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Several nice bucks stood on the bank and curiously watched us float by. If deer season was open, we'd frantically replace the #6 duck/squirrel shot in our shotgun's chambers with buckshot. However, at the first noise of an action opening, off would run the bucks. I decided to buy a beat-up, dirt cheap deer rifle and keep it in the water and mud in the bottom of the boat. It would be my "Boat Rifle," I told my hunting partner. At the time, hunting deer from a boat was legal here in Louisiana.
Not long after I made the decision to buy or build a boat rifle, up walked a fellow in need of money and with his hands holding the ugliest rifle my eyes had ever gazed upon. It was a badly sporterized Model 1893 Spanish Mauser in caliber 7 x 57. The military sights had been removed and replaced with no sights at all, and the barrel had been shortened. The rear half of the barrel was bare, shiny metal, and the front half was spray painted black. In other words, it was a perfect boat rifle. Who cares if it gets muddy and wet? This particular hindsight being not so 20-20 after 20 years or more, I think I gave the fellow $30 for it. Another kind of hindsight being a perfect 20-20, I should have looked down the bore because I soon discovered that the barrel's last 4 inches of rifling were completely rusted away. A long ago dirt dauber nest, I figured.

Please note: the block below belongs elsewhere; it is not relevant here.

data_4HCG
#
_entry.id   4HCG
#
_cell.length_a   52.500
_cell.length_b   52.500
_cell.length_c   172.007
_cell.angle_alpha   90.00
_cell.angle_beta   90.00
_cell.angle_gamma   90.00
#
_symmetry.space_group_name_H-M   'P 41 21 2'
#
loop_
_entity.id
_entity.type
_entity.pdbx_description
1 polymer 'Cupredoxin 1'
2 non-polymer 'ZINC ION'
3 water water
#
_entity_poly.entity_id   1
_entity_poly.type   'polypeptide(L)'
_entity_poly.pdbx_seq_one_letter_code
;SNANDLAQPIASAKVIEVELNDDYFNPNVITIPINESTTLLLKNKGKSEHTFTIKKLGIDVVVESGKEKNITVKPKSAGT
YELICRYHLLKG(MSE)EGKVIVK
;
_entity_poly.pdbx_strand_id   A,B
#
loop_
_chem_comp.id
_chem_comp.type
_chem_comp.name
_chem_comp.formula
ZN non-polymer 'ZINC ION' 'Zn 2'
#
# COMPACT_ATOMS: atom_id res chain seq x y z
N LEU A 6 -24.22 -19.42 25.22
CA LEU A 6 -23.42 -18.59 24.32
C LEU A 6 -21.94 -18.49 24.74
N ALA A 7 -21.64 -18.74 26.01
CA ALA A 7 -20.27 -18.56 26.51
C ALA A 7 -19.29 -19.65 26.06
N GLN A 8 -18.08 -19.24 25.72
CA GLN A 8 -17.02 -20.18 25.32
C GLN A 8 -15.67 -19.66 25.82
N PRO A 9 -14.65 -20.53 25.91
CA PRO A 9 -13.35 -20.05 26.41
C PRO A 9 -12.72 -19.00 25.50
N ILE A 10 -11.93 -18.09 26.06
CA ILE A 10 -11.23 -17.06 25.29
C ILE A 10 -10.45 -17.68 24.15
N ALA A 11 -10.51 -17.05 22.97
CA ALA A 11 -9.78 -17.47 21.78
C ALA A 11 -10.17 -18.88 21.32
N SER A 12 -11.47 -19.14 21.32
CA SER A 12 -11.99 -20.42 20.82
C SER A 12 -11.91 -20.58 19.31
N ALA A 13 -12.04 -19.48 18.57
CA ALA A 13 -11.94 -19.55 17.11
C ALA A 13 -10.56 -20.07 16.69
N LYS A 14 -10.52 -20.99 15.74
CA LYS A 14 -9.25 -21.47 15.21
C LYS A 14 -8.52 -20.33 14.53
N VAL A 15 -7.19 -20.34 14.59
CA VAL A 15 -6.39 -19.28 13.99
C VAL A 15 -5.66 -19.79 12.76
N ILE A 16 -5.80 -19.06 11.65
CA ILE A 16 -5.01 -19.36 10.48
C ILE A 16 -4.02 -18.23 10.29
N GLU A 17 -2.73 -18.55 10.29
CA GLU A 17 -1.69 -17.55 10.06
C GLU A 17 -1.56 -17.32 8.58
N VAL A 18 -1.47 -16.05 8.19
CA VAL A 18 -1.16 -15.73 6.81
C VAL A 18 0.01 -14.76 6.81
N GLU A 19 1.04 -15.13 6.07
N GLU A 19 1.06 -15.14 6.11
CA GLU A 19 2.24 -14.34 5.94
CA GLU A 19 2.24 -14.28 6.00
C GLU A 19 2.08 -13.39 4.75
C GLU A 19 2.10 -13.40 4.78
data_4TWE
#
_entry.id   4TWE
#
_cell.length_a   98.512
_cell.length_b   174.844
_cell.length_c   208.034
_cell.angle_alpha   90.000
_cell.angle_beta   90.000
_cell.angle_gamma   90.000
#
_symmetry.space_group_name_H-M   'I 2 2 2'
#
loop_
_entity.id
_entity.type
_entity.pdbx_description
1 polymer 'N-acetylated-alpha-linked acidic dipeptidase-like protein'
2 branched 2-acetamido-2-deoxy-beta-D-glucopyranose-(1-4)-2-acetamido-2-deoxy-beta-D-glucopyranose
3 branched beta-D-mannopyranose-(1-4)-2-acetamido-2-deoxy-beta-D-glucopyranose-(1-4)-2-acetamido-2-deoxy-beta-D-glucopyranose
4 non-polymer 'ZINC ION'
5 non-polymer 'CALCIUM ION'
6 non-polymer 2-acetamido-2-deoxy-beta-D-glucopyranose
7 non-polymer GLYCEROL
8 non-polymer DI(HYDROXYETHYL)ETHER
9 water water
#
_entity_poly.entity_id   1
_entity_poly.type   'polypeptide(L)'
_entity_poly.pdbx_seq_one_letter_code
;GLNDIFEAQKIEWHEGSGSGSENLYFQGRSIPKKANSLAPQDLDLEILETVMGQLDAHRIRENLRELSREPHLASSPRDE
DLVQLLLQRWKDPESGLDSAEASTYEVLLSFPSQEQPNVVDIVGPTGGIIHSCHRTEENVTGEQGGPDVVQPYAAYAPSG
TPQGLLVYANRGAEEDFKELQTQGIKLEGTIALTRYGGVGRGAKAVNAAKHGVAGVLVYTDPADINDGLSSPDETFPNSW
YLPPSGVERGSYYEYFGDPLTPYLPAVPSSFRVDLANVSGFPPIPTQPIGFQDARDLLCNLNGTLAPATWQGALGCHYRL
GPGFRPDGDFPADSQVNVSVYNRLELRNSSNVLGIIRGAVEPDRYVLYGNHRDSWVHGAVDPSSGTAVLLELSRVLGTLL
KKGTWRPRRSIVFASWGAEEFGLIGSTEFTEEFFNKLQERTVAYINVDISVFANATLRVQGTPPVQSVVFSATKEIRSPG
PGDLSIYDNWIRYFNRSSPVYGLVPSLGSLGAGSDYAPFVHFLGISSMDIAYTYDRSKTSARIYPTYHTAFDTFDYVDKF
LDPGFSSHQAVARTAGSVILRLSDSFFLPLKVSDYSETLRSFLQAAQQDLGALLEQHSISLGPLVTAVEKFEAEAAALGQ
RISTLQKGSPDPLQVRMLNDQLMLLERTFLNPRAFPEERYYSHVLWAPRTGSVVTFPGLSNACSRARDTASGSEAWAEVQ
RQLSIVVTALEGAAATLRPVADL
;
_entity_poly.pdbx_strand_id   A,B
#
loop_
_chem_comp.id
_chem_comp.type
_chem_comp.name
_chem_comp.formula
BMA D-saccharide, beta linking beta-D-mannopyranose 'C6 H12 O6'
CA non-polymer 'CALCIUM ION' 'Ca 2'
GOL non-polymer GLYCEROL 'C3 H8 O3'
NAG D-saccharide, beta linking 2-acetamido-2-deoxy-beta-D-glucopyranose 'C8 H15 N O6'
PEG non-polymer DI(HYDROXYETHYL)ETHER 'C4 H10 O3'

As you can see in the photo to the right, perfect eye relief came with the scope mounted just forward of the receiver. The total cost was less than $75 for rifle, scope, mounts, and having a gunsmith drill four holes in the barrel for the mounts. If you own a M93 or M98 Mauser and you're thinking of installing a scope on it, consider installing a pistol scope and saving some money.
At the muzzle my light 7 x 57 load compares in energy to the 30-30 Winchester. But due to the much better ballistics of the .284 154 gr spire point vs the .308 150 gr flat point or round nose, my light load arrives at 100 yards with more energy than a 30-30.
From the Hornady Handbook, Third Edition, we see:
So, as you can see, even with a reduced load my $75 boat rifle is a dandy deer rifle. Due to circumstances in my life, it never saw the bottom of a boat. But I deer hunt with it almost every year. If rain is pouring down, you'll find me on my stand and with my boat rifle in my hands. Who cares if it gets wet?